On the pandemic front, investors appeared to be betting that the new Covid-19 strain may cause milder illness than initially feared, after White House Chief Medical Advisor Dr. Anthony Fauci said that the initial data on the variant is “encouraging” and that Omicron infections are “almost certainly” not more severe than those caused by the previous Delta variant. Fauci did hedge himself by saying that more information is still needed to fully understand the variant. British drug maker GlaxoSmithKline gave investors a confidence boost after saying that its monoclonal antibodies treatment is effective against all strains of the omicron variant, based on new data. In addition, Pfizer announced that three doses of its Pfizer-BioNTech vaccine “neutralize” the Omicron variant, while noting that two doses “may not be sufficient to protect against infection” with Omicron.
Bullish Narrative Intact: As we look forward, our positive view on the equity market remains intact. While volatility is likely to remain elevated and the pace of gains will probably slow in the year ahead, we feel the macro environment will remain supportive and should continue to provide a sturdy backbone for additional upside. The US economy remains in good health and growth in the quarters ahead is expected to remain elevated. The US consumer is in good shape and savings rates remain above pre-pandemic levels, suggesting that as consumers become more comfortable with the economic recovery, pent up demand will be unleashed. Earnings expectations also suggest solid forward growth. Based on consensus expectations from Bloomberg, earnings are forecast to grow by almost 48 percent this year followed by 8 percent growth in 2022 and just under 10% in 2023. While seasonality could act as a tailwind in the months ahead, a period of consolidation cannot be ruled out. However, if we were to see a drawdown in prices, we would view it as an opportunity to increase equity exposure.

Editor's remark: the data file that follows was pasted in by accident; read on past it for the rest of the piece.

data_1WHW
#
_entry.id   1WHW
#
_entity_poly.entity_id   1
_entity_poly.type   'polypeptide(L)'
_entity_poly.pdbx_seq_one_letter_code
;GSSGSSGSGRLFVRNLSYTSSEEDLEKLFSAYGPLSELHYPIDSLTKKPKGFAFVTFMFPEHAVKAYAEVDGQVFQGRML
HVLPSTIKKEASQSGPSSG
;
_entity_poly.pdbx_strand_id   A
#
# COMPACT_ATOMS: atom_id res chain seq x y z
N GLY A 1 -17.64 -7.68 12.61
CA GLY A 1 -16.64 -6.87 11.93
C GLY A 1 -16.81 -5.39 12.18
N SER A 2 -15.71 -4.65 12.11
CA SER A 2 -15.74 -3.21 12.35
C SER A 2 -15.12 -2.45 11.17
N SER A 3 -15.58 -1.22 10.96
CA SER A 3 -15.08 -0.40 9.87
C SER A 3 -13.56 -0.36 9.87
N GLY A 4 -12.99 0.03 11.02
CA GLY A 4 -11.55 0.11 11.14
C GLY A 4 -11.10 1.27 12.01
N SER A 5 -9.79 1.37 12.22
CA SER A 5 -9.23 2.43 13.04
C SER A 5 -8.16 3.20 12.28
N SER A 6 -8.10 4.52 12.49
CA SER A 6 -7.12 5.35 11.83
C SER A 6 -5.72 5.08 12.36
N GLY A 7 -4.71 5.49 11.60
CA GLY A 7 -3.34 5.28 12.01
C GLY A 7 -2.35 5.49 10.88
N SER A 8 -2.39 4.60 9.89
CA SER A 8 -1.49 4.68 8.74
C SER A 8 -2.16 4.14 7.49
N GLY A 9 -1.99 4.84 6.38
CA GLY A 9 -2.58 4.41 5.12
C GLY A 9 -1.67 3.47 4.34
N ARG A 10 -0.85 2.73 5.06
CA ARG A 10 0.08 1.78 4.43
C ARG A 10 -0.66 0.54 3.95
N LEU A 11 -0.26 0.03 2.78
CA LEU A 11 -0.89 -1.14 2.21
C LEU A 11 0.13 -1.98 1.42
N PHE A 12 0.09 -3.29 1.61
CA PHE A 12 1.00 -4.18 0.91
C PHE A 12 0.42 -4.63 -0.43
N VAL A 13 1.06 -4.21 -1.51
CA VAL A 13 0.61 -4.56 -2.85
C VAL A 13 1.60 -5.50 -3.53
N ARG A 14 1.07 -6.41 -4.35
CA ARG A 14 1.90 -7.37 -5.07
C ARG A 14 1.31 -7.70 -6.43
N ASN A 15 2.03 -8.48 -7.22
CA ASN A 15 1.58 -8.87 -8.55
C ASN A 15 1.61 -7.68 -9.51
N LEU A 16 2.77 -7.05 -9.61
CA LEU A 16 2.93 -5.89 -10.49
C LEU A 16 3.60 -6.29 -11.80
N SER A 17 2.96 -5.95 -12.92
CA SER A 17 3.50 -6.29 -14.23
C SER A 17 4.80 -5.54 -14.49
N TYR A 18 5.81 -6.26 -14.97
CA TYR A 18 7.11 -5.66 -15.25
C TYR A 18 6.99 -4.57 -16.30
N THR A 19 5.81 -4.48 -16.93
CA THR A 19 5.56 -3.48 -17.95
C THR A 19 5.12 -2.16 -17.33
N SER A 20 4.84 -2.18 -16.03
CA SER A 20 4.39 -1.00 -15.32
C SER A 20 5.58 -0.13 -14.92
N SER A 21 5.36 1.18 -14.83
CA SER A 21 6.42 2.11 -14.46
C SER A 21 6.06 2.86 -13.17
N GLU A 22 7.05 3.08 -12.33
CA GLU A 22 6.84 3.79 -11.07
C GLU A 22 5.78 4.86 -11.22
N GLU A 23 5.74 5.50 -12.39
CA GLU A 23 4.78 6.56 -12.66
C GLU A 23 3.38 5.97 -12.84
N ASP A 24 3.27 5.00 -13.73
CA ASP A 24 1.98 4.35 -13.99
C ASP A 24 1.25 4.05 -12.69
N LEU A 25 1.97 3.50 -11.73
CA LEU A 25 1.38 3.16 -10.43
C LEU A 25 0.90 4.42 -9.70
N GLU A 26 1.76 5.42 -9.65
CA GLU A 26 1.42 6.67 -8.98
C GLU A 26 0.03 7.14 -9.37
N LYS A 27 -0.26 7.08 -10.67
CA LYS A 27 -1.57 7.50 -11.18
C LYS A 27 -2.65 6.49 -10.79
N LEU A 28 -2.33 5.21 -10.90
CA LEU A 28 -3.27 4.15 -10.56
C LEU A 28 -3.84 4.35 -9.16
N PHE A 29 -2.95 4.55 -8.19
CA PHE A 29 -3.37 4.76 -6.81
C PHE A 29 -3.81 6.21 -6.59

The Week Ahead: The focal point for the week ahead will be the two-day FOMC meeting which is scheduled to kick-off on Tuesday. With inflation jumping to a near four decade high, policymakers are likely to announce an acceleration in their tapering efforts. In early November the Fed announce it would begin paring back its quantitative easing program by $15 billion dollars per month. Expectations are for the Fed to double the level of tapering, a pace that would put an end to the program in March 2022. Away from the Fed meeting, it will be a busy week for data releases. Reports of interest include; the November producer price index, November retail sales, November housing starts, jobless claims, and the Markit manufacturing PMI for December. Alongside that, the continued spread of the Omicron variant will remain front and center as we await further evidence on its relative severity compared to other variants, as well as how much more transmissible it is.